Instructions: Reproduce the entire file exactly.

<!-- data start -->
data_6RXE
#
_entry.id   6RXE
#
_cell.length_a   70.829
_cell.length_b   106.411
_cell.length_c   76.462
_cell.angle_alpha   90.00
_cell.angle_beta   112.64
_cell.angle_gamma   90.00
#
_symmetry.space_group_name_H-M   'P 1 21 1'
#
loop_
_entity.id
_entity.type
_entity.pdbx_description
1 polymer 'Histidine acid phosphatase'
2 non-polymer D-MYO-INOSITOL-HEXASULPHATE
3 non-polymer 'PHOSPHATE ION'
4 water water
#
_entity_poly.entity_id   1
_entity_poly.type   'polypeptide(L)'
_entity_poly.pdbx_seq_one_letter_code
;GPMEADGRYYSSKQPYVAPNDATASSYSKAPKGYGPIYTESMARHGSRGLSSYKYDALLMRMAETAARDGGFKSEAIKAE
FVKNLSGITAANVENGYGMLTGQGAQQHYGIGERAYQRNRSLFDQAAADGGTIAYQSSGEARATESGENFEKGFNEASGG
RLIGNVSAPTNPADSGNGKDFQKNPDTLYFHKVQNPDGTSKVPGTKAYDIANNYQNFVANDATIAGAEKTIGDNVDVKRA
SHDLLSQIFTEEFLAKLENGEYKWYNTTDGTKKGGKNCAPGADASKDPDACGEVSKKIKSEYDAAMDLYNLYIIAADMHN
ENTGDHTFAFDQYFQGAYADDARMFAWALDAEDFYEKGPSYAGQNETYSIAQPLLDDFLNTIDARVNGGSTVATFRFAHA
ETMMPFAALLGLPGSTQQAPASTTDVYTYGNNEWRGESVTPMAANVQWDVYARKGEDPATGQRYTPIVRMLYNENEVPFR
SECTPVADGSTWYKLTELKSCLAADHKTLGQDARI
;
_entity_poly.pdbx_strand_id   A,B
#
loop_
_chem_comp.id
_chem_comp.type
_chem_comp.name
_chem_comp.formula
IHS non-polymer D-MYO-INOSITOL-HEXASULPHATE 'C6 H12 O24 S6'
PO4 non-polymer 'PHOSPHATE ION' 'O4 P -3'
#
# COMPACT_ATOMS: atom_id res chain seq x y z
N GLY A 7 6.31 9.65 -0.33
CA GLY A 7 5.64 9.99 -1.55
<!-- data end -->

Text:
data_6RXE
#
_entry.id   6RXE
#
_cell.length_a   70.829
_cell.length_b   106.411
_cell.length_c   76.462
_cell.angle_alpha   90.00
_cell.angle_beta   112.64
_cell.angle_gamma   90.00
#
_symmetry.space_group_name_H-M   'P 1 21 1'
#
loop_
_entity.id
_entity.type
_entity.pdbx_description
1 polymer 'Histidine acid phosphatase'
2 non-polymer D-MYO-INOSITOL-HEXASULPHATE
3 non-polymer 'PHOSPHATE ION'
4 water water
#
_entity_poly.entity_id   1
_entity_poly.type   'polypeptide(L)'
_entity_poly.pdbx_seq_one_letter_code
;GPMEADGRYYSSKQPYVAPNDATASSYSKAPKGYGPIYTESMARHGSRGLSSYKYDALLMRMAETAARDGGFKSEAIKAE
FVKNLSGITAANVENGYGMLTGQGAQQHYGIGERAYQRNRSLFDQAAADGGTIAYQSSGEARATESGENFEKGFNEASGG
RLIGNVSAPTNPADSGNGKDFQKNPDTLYFHKVQNPDGTSKVPGTKAYDIANNYQNFVANDATIAGAEKTIGDNVDVKRA
SHDLLSQIFTEEFLAKLENGEYKWYNTTDGTKKGGKNCAPGADASKDPDACGEVSKKIKSEYDAAMDLYNLYIIAADMHN
ENTGDHTFAFDQYFQGAYADDARMFAWALDAEDFYEKGPSYAGQNETYSIAQPLLDDFLNTIDARVNGGSTVATFRFAHA
ETMMPFAALLGLPGSTQQAPASTTDVYTYGNNEWRGESVTPMAANVQWDVYARKGEDPATGQRYTPIVRMLYNENEVPFR
SECTPVADGSTWYKLTELKSCLAADHKTLGQDARI
;
_entity_poly.pdbx_strand_id   A,B
#
loop_
_chem_comp.id
_chem_comp.type
_chem_comp.name
_chem_comp.formula
IHS non-polymer D-MYO-INOSITOL-HEXASULPHATE 'C6 H12 O24 S6'
PO4 non-polymer 'PHOSPHATE ION' 'O4 P -3'
#
# COMPACT_ATOMS: atom_id res chain seq x y z
N GLY A 7 6.31 9.65 -0.33
CA GLY A 7 5.64 9.99 -1.55